Take the 2-minute tour ×
Mathematics Stack Exchange is a question and answer site for people studying math at any level and professionals in related fields. It's 100% free, no registration required.

Let $\mathfrak g$ be the Lie algebra of strictly upper triangular 3x3 matrices. How can I determine the group $\operatorname{Aut}(\mathfrak{g\oplus g},\Delta\mathfrak g)$, where $\Delta\colon\mathfrak g\to\mathfrak {g\oplus g}$ is the diagonal embedding?

By $\operatorname{Aut}(\mathfrak{g\oplus g},\Delta\mathfrak g)$ I mean the automorphisms $\phi\in\operatorname{Aut}(\mathfrak{g\oplus g})$ such that $\phi(\Delta\mathfrak g)\subset\Delta\mathfrak g$.

share|improve this question
    
Do you mean the automorphisms of $\def\g{\mathfrak g}\g\oplus\g$ that centralise the diagonal subalgebra $\Delta\g$? Or rather which normalise? Or something else? I am not acquainted with a two-argument version of 'Aut'. –  Marc van Leeuwen Apr 18 '13 at 5:30
    
Yes, I mean $\operatorname{Aut}(\mathfrak{g\oplus g)/\operatorname{Aut}(\Delta g})$. –  Earthliŋ Apr 18 '13 at 5:32
    
And what is $g\oplus g/\Delta g$? –  Mariano Suárez-Alvarez Apr 18 '13 at 5:33
    
Ok, you edited that away, but now about the new version of your comment:... In general, $Aut(\Delta g)$ is not normal in $Aut(g\oplus g)$: for example, if $g$ is abelian of dimension $2$. How do you know it is in this case? –  Mariano Suárez-Alvarez Apr 18 '13 at 5:39
2  
What do you mean by that intersection? –  Mariano Suárez-Alvarez Apr 18 '13 at 5:58
show 3 more comments

1 Answer

up vote 1 down vote accepted

I really don't know what you mean by how can I find this group: you can simply compute it!

The algebra $\def\g{\mathfrak g}\g$ has a basis $\{x,y,z\}$ such that $z$ is central and $[x,y]=z$. It follows that $\g\oplus g$ has a basis $\{x_1,y_1,z_1,x_2,y_2,z_2\}$ with $[x_i,y_i]=z_i$ for $i\in\{1,2\}$ and all other brackets between elements of the basis equal to zero.

Let $f:\g\oplus\g\to\g\oplus\g$ be an automorphism.

The derived algebra $\def\h{\mathfrak h}\h=[\g,\g]$ is spanned by $\{z_1,z_2\}$ and coincides with the center of $\g$. Since this is obviously preserved by every automorphism, there are scalars $a_i$, $b_1$ such that $f(z_i)=a_iz_1+b_iz_2$. Since the restriction of $f$ to a map $\h\to\h$ must be invertible, we must have $\det\begin{pmatrix}a_1&a_2\\b_1&b_2\end{pmatrix}\neq0$.

There are scalars $p_i$, $q_i$, $r_i$, $s_i$, $t_i$, $u_i$, $v_i$, $w_i$ and elements $\xi_i$, $\zeta_i\in\h$ such that $f(x_i)=p_ix_1+q_iy_1+r_ix_2+s_iy_2+\xi_i$ and $f(y_i)=t_ix_1+u_iy_1+v_ix_2+w_iy_2+\zeta_i$. It follows that $[f(x_i),f(y_i)]=(p_iu_i-q_it_i)z_1+(r_iw_i-s_iv_i)z_2$, and this must be equal to $f([x_i,y_i])=f(z_i)=a_iz_1+a_iz_2$. It follows that we must have $a_i=p_iu_i-q_it_i$ and $b_i=r_iw_i-s_iv_i$. Since $[x_1,x_2]=[x_1,y_2]=[x_2,y_1]=[y_1,y_2]=0$, we must have \begin{align} &[f(x_1),f(x_2)]=(p_1q_2-q_1p_2)z_1+(r_1s_2-s_1r_2)z_2=0,\\ &[f(x_1),f(y_2)]=(p_1u_2-q_1t_2)z_1+(r_1w_2-s_1v_2)z_2=0,\\ &[f(x_2),f(y_1)]=(p_2u_1-q_2t_1)z_1+(r_2w_1-s_2v_1)z_2=0,\\ &[f(y_1),f(y_2)]=(t_1u_2-u_1t_2)z_1+(v_1w_2-w_1v_2)z_2=0, \end{align} and this means that \begin{align} p_1q_2-q_1p_2=r_1s_2-s_1r_2=0,\\ p_1u_2-q_1t_2=r_1w_2-s_1v_2=0,\\ p_2u_1-q_2t_1=r_2w_1-s_2v_1=0,\\ t_1u_2-u_1t_2=v_1w_2-w_1v_2=0, \end{align} So far we have expressed all the conditions that express the fact that $f$ is an isomorphism. If you want $f$ to preserve $\Delta f$, then this gives you more conditions. Write them out. Then look at what you got.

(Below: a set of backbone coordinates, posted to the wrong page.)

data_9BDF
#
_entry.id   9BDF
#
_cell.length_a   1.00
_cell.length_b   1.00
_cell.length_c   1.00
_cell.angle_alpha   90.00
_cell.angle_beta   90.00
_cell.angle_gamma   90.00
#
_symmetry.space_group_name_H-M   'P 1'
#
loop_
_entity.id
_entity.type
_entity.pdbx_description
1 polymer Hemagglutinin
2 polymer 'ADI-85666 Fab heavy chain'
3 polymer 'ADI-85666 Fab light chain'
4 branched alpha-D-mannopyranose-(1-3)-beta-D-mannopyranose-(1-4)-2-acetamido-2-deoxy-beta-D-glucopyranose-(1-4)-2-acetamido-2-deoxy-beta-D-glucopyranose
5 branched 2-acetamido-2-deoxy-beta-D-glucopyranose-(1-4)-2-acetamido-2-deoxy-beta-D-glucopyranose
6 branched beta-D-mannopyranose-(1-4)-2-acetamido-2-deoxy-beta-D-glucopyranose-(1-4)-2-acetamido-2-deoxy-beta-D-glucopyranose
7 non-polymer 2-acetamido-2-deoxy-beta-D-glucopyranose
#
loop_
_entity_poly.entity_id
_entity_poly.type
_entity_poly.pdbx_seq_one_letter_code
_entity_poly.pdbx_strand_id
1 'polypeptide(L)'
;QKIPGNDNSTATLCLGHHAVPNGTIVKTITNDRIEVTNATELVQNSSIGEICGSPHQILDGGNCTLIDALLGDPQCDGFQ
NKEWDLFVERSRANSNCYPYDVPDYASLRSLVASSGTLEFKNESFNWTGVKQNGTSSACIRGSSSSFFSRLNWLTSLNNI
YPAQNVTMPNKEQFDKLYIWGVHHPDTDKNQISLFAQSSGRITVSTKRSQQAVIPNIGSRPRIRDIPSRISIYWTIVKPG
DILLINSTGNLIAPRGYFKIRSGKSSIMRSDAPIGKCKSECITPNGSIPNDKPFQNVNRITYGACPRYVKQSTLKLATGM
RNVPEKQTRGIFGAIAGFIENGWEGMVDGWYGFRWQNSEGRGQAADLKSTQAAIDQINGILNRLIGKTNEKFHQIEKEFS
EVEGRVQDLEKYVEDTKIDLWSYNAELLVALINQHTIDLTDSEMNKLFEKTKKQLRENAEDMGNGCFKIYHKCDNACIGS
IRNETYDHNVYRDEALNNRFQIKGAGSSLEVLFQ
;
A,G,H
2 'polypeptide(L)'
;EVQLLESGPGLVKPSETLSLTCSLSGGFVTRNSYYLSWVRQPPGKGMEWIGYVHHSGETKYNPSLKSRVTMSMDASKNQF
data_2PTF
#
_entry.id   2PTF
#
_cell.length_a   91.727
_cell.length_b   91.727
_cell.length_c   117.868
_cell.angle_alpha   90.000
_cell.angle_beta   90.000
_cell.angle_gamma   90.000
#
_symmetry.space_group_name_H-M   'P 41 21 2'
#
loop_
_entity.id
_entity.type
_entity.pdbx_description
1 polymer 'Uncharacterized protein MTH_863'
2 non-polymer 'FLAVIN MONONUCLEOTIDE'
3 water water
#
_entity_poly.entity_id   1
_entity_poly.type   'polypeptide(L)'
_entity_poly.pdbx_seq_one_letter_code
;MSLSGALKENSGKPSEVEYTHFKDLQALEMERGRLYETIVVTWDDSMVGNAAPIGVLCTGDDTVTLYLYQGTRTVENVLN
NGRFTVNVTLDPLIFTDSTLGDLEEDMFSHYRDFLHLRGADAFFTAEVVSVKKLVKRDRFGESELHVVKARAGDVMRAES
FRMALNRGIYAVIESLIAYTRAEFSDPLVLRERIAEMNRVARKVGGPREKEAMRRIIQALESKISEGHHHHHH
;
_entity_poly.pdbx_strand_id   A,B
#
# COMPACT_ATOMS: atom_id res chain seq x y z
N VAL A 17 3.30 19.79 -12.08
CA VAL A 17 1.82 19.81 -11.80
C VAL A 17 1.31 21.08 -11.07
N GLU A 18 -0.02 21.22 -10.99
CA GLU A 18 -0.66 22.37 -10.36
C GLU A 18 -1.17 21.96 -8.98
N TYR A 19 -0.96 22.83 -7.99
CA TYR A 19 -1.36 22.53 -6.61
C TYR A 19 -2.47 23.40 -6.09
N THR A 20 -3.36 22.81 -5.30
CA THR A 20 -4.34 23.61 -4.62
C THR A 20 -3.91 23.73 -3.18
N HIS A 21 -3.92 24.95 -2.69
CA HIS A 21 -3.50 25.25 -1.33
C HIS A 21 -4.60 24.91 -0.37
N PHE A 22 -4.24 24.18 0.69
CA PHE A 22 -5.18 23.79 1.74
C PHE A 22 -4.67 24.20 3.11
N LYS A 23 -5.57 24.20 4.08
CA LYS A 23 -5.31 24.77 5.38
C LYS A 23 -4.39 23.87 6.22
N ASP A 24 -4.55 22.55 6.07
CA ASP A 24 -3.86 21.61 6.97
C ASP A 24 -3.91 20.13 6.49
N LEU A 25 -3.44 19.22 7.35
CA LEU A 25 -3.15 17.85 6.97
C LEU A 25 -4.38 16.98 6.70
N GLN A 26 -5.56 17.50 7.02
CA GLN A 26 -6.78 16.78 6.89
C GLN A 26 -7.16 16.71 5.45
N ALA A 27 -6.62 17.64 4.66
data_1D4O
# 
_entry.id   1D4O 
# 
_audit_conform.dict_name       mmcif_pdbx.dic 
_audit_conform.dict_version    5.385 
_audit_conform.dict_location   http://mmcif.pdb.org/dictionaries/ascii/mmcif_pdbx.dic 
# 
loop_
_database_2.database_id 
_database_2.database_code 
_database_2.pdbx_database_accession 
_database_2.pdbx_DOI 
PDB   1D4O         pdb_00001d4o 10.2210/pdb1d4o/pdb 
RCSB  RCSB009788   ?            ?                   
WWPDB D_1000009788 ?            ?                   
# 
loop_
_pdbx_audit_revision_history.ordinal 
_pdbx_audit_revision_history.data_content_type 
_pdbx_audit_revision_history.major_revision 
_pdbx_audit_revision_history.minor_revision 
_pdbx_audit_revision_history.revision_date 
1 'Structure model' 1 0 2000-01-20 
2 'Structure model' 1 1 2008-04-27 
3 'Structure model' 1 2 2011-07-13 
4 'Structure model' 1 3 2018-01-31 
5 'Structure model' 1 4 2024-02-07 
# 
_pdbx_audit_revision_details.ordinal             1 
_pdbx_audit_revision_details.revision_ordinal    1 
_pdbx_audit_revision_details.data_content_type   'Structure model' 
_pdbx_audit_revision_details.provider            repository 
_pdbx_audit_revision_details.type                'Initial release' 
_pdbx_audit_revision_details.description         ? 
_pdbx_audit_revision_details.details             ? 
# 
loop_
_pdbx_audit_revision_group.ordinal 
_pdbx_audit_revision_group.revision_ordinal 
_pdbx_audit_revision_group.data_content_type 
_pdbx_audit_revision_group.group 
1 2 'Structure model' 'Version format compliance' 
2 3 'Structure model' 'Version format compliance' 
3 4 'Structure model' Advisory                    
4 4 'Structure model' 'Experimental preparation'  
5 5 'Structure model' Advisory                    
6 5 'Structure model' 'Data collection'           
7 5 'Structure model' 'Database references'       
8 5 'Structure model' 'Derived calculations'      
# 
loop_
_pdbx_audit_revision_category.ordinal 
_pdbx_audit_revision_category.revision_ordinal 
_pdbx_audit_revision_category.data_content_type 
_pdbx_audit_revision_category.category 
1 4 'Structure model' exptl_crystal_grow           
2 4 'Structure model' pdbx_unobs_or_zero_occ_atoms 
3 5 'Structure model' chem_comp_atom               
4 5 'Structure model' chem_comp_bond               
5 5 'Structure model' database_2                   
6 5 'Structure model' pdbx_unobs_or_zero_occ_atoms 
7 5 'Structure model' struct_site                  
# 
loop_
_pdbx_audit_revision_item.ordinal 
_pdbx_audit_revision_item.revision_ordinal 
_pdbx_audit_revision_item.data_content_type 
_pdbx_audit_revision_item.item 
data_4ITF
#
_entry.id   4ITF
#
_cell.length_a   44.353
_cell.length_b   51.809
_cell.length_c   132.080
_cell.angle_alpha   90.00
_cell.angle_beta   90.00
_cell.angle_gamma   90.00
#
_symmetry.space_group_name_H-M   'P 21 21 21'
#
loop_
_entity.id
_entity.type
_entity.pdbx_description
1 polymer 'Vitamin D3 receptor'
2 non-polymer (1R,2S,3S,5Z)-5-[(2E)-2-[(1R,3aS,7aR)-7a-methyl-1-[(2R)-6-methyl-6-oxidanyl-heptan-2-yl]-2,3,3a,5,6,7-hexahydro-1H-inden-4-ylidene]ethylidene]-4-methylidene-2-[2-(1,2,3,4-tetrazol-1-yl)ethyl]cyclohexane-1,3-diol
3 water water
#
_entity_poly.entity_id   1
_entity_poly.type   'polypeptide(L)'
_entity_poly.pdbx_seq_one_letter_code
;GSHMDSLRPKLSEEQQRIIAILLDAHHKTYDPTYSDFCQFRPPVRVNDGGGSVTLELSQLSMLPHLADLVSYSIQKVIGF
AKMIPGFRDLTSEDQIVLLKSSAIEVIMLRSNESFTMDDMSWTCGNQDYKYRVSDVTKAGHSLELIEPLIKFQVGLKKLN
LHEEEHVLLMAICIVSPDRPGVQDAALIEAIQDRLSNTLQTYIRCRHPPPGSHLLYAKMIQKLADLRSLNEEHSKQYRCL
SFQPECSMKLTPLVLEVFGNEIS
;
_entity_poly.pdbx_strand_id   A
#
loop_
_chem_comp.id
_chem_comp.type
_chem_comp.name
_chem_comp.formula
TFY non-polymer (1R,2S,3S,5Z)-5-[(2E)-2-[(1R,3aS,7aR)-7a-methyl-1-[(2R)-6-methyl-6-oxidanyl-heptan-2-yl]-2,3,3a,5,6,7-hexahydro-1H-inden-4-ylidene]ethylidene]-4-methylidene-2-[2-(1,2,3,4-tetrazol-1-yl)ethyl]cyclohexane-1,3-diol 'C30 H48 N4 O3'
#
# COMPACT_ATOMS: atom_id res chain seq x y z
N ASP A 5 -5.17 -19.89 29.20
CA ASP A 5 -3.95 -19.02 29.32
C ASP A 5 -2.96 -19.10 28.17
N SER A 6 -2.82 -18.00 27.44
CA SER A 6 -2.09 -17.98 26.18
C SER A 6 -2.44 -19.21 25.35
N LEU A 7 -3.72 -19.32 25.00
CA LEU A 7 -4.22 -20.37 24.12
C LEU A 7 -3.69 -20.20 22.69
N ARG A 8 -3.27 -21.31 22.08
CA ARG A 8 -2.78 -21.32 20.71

I won't write the details, because this is very boring and you are, after all, who is interested in the result! :-)

share|improve this answer
    
"Just compute it" isn't what I hoped for when I asked the question, but maybe the only sensible answer. Thank you for the lead, I'm giving it a try. –  Earthliŋ Apr 19 '13 at 7:22
    
If you compute it and see a pattern, you may then try to synthetically get a description of the group which you can present with pride to your friends. But if you do not know even how to get started, a computation (and this one is, really, a very simple one! I did the part I did directly in TeX :-) )is a great plan. –  Mariano Suárez-Alvarez Apr 19 '13 at 7:24
    
I did the calculation. As you said it was very boring—it turns out to be a 10-dimensional subgroup of $GL(6,\mathbb R)$ times $\mathbb Z_2$ (semi-direct). –  Earthliŋ Apr 28 '13 at 1:36
add comment

Your Answer

 
discard

By posting your answer, you agree to the privacy policy and terms of service.

Not the answer you're looking for? Browse other questions tagged or ask your own question.